Founded in 1915 and headquartered in Indianapolis, Indiana, Kiwanis
International is a thriving organization of service- and community-minded
individuals who support children and young adults around the world. More than
500,000 Kiwanis-family members in more than 80 countries make their mark by
responding to the needs of their communities and pooling their resources to
address worldwide issues. Through these efforts, Kiwanis International truly is
"Serving the Children of the World."
Guided by six permanent Objects, Kiwanis clubs view their role within their respective communities with a great deal of foresight. Key aspects to operating an effective club include:
Evaluating both children’s issues and community needs on an ongoing basis
Conducting service projects to respond to those identified needs
Maintaining an active membership roster of professional business people who have both the desire and the ability to serve their community
The six permanent Objects of Kiwanis International were approved by Kiwanis club delegates at the 1924 Convention in Denver, Colorado. Through the succeeding decades, they have remained unchanged.
To give primacy to the human and spiritual rather than to the material values of life.
To encourage the daily living of the Golden Rule in all human relationships.
To promote the adoption and the application of higher social, business, and professional standards.
To develop, by precept and example, a more intelligent, aggressive, and serviceable citizenship.
To provide, through Kiwanis clubs, a practical means to form enduring friendships, to render altruistic service, and to build better communities.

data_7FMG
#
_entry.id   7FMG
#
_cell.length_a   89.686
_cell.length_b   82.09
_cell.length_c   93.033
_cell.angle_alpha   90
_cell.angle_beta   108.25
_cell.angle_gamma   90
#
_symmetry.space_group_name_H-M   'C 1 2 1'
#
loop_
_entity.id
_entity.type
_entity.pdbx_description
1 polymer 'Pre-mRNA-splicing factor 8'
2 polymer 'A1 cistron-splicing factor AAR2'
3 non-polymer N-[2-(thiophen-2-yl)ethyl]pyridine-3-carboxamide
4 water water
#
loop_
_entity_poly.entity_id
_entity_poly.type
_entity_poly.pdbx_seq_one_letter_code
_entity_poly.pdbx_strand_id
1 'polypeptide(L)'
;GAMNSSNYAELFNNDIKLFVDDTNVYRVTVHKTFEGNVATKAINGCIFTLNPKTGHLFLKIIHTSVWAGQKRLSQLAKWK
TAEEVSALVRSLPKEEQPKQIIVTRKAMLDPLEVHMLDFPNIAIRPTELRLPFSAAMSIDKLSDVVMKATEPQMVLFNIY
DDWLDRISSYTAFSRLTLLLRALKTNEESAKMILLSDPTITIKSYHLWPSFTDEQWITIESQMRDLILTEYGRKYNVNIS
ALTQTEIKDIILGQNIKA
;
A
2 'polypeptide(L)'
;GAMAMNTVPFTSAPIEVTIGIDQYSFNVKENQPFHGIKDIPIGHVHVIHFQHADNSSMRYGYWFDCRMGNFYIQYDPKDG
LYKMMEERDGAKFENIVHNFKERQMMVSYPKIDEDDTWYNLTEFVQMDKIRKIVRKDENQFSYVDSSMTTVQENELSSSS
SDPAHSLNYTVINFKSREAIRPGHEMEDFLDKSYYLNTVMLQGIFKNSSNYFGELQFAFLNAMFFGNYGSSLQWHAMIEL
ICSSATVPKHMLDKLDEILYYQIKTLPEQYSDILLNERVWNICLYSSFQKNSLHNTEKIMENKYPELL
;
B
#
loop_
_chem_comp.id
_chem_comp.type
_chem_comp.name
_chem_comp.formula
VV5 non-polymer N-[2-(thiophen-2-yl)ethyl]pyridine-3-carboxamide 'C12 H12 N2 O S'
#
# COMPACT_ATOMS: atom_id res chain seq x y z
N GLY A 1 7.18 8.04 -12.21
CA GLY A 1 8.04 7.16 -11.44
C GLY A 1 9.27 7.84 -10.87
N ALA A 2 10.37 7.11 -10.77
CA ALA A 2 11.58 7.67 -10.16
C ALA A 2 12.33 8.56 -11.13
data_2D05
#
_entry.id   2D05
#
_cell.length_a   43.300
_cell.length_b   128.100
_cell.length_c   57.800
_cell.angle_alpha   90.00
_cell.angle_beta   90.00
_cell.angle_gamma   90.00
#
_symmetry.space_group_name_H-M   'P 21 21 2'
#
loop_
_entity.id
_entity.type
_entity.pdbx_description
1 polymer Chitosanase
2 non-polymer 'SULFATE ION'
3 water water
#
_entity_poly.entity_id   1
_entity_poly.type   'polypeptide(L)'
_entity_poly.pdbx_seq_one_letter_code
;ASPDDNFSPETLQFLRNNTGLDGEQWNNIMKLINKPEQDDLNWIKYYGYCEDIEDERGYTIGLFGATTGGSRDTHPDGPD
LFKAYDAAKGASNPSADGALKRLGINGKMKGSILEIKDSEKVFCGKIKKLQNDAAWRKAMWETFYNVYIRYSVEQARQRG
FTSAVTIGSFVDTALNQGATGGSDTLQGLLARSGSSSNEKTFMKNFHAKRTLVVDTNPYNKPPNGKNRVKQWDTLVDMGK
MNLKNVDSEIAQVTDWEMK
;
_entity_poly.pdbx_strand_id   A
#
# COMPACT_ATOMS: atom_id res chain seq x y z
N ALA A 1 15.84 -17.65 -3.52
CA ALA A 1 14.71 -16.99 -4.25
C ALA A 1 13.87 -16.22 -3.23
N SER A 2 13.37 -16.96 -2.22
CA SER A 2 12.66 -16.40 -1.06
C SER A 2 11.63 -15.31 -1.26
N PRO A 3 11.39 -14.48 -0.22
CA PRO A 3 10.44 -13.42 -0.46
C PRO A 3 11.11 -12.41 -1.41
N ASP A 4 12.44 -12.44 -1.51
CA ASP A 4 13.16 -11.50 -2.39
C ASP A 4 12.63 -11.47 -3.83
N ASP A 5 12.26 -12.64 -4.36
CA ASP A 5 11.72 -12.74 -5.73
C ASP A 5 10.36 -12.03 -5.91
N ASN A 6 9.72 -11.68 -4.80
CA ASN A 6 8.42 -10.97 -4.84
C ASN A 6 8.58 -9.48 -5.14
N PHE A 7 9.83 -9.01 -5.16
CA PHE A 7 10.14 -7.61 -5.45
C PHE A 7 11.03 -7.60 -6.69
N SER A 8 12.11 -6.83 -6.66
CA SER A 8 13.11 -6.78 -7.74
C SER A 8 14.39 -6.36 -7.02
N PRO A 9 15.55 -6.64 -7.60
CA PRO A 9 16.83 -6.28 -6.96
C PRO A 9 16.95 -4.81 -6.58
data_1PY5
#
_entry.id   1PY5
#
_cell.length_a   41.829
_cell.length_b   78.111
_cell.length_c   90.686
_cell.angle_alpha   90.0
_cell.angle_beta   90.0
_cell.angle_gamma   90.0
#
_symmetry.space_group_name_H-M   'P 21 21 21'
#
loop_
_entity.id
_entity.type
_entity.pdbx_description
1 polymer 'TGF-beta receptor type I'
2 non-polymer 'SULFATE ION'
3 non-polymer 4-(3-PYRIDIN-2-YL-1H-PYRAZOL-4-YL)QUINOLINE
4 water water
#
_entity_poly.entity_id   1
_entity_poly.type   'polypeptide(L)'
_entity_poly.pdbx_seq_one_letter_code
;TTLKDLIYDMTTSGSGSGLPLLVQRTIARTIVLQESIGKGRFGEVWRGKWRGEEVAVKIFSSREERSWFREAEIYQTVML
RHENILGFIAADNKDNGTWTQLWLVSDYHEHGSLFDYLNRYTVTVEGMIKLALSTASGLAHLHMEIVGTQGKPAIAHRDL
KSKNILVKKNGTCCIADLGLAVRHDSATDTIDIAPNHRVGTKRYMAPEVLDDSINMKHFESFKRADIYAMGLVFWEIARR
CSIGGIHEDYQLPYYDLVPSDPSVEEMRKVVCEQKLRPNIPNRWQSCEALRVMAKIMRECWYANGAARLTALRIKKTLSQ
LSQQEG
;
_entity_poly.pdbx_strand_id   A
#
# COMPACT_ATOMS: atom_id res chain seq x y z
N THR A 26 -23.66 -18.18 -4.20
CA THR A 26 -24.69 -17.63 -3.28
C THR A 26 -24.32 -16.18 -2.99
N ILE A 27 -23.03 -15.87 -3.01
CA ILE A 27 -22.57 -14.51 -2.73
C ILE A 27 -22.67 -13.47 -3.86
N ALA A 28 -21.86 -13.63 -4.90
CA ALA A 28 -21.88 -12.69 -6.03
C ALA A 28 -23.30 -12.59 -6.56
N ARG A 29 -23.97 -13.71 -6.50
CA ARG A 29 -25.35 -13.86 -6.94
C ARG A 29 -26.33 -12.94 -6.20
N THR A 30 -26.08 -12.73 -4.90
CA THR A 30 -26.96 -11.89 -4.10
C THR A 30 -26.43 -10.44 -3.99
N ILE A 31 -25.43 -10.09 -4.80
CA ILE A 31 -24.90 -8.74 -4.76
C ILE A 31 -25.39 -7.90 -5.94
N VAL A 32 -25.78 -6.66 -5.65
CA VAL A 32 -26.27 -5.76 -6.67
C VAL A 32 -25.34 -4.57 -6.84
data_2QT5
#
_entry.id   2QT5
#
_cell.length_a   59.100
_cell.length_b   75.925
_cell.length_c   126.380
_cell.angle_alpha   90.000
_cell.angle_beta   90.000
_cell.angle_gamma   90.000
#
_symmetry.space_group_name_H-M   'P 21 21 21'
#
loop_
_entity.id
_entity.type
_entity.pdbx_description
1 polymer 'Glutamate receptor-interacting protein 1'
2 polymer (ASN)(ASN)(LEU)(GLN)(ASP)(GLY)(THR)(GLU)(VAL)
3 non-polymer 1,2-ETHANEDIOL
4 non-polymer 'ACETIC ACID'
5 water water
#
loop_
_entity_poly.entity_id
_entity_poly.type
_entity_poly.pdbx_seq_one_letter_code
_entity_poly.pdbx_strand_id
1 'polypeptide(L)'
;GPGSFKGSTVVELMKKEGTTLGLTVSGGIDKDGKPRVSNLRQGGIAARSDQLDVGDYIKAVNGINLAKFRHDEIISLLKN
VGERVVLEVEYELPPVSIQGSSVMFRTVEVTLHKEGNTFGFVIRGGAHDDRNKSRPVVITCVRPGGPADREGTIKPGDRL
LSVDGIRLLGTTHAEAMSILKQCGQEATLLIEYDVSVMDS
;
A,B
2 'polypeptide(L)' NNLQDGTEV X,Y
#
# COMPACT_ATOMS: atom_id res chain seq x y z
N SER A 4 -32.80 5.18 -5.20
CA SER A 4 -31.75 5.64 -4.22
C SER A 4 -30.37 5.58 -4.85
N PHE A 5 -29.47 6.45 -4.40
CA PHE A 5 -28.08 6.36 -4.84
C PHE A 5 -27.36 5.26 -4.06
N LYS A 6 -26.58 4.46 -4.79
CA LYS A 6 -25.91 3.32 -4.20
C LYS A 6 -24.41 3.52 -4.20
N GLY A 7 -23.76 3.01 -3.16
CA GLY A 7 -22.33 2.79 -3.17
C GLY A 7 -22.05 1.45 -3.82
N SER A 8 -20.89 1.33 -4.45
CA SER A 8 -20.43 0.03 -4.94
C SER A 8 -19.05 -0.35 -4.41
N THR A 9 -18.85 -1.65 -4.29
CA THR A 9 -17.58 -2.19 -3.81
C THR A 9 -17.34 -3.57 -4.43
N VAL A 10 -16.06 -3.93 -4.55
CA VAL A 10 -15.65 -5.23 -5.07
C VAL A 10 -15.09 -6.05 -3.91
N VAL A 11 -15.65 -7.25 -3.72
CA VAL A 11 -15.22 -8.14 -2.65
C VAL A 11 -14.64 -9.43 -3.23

To cooperate in creating and maintaining that sound public opinion and high idealism which make possible the increase of righteousness, justice, patriotism, and goodwill.
Club meetings traditionally are conducted twice a month and offer an atmosphere of fun, learning, and fellowship. In addition to attending the meetings, the typical Kiwanian volunteers each month to assist with club service projects.
Service projects often are linked to the Kiwanis program, Young Children: Priority One. This initiative places continuing focus on the needs of children in pediatric trauma, safety, child care, early development, infant health, nutrition, and parenting skills.
Service projects also can address other needs within the community, such as working to stop substance abuse, helping the elderly, promoting literacy, supporting youth sports and recreation, responding to disasters, and supporting specific persons in need.
Kiwanis also plays a special role in developing future generations of leaders. K-Kids clubs at the elementary school level, Builders Clubs in middle school and junior highs, Key Clubs in high schools, and Circle K clubs at the collegiate level all are Kiwanis organizations that teach community service and leadership skills to young people. In addition, Aktion Clubs are made up of adults with mental and physical disabilities who enthusiastically perform service to help others.
Worldwide, the entire Kiwanis family is committed to eliminating the devastating effects of iodine deficiency disorders (IDD), the world’s leading preventable cause of mental retardation. More than 1.5 billion people are at risk of suffering IDD because they do not receive enough iodine in their diet. But, because of Kiwanis’ efforts, many parents who have been affected by IDD are able to watch their children grow up healthy and reach their full physical and mental potential. The results of the IDD program will benefit every future generation.
A typical Kiwanis club is a snapshot of its community, with members from all walks of life and at every step of the career ladder. They are unified in their belief that children and their communities benefit from the efforts of a proficient group of caring and involved volunteers. In a typical year, Kiwanis clubs invest more than 6.2 million hours and US$170 million in communities around the world. Through these efforts, the Kiwanis organization truly leaves a lasting impression on future generations.